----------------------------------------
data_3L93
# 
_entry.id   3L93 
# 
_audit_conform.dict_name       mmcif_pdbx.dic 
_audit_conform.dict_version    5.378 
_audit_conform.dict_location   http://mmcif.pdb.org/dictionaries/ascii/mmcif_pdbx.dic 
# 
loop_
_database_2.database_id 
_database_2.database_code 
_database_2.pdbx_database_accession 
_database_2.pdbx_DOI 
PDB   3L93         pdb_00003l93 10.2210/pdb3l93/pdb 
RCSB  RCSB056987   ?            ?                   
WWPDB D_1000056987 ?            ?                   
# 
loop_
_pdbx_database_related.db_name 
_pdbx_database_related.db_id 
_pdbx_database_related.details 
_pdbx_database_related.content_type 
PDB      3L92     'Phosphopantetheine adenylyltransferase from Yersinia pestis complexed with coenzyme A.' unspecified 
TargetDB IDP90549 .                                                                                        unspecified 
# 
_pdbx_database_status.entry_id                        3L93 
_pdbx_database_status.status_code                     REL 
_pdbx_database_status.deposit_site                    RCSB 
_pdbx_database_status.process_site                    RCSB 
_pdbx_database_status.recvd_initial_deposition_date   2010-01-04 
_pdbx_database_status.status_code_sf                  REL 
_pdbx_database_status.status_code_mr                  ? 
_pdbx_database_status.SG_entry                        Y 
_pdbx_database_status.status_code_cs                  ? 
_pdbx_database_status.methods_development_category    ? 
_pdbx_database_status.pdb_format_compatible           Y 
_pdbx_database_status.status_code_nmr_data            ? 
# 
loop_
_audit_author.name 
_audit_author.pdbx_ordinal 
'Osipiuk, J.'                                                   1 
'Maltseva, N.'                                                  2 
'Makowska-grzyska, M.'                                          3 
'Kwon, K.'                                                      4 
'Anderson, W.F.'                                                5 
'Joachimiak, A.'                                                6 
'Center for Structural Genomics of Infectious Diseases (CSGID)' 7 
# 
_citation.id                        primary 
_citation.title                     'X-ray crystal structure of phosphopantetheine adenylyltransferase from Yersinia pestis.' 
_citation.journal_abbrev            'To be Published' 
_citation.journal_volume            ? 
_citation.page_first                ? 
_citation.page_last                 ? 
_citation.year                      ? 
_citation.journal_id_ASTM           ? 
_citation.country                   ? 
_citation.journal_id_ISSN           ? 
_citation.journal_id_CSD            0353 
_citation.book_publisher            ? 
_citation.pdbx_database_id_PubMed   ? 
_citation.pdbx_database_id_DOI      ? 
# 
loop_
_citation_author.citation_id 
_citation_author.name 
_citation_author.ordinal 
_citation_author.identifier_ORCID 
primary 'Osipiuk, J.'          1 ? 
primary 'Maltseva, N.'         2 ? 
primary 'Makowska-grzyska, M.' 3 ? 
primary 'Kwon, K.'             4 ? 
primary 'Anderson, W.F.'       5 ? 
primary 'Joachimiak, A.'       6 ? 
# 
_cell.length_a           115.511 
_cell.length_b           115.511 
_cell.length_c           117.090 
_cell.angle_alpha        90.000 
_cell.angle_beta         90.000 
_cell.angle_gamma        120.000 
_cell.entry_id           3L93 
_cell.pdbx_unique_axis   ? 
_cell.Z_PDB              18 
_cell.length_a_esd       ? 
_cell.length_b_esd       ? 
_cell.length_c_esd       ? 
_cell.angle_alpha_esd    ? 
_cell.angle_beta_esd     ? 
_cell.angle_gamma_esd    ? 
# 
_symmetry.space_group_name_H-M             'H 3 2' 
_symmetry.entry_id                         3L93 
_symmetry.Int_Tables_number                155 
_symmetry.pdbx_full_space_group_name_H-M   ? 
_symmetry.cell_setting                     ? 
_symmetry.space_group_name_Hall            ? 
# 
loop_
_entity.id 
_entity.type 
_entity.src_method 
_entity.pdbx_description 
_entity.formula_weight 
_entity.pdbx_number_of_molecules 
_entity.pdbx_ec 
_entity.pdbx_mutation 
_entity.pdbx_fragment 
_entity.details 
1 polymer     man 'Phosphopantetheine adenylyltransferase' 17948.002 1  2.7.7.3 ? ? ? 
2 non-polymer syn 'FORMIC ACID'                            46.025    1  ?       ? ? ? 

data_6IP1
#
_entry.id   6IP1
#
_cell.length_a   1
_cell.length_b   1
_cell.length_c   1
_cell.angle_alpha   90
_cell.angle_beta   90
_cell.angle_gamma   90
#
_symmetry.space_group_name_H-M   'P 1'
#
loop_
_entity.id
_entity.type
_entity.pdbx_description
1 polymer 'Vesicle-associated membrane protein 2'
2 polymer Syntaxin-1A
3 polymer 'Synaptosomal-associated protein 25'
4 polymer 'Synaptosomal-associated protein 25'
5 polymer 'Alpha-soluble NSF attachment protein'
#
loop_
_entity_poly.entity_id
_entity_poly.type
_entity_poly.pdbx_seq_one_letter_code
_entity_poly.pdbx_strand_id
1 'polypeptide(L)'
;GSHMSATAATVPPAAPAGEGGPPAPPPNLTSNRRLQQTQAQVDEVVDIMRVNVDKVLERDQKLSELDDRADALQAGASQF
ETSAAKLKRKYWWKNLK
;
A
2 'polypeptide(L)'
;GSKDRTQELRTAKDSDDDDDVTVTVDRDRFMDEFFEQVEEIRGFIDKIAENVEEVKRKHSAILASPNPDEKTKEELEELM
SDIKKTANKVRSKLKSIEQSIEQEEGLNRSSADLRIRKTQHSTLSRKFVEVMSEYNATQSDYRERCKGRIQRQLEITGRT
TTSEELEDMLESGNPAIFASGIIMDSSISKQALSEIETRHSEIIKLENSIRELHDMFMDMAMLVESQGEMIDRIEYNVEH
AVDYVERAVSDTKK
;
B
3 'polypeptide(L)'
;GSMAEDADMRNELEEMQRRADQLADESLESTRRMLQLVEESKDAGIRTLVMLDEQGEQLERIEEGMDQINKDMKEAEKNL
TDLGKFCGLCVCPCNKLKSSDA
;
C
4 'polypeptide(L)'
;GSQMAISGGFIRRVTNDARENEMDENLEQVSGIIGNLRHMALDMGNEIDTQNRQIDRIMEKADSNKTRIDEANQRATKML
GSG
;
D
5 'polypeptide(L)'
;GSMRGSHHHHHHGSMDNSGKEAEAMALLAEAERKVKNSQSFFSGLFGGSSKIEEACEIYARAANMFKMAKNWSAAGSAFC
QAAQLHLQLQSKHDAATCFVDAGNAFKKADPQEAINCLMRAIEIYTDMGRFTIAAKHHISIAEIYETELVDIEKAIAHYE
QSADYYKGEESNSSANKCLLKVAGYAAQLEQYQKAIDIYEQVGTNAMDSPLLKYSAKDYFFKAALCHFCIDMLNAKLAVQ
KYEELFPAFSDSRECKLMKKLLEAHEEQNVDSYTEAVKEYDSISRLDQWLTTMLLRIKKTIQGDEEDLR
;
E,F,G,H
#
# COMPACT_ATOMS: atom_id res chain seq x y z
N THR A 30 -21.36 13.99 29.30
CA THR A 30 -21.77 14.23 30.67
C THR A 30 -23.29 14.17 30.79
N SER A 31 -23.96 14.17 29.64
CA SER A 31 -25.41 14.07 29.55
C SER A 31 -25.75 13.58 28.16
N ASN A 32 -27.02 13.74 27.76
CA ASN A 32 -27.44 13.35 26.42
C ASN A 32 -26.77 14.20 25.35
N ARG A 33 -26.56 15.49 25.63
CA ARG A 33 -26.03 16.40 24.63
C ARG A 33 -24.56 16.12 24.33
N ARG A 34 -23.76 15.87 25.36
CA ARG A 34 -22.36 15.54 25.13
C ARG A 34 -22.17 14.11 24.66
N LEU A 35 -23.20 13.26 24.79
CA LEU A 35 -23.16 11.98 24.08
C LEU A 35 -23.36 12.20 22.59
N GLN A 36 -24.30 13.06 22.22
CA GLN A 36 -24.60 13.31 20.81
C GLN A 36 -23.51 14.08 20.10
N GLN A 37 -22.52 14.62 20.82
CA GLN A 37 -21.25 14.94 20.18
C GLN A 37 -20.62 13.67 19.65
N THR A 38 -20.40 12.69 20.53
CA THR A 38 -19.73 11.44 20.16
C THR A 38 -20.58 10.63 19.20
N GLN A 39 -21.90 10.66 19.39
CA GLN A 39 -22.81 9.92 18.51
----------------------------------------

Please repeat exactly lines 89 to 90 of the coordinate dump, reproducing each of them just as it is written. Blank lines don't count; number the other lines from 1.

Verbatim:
_cell.angle_alpha_esd    ? 
_cell.angle_beta_esd     ? 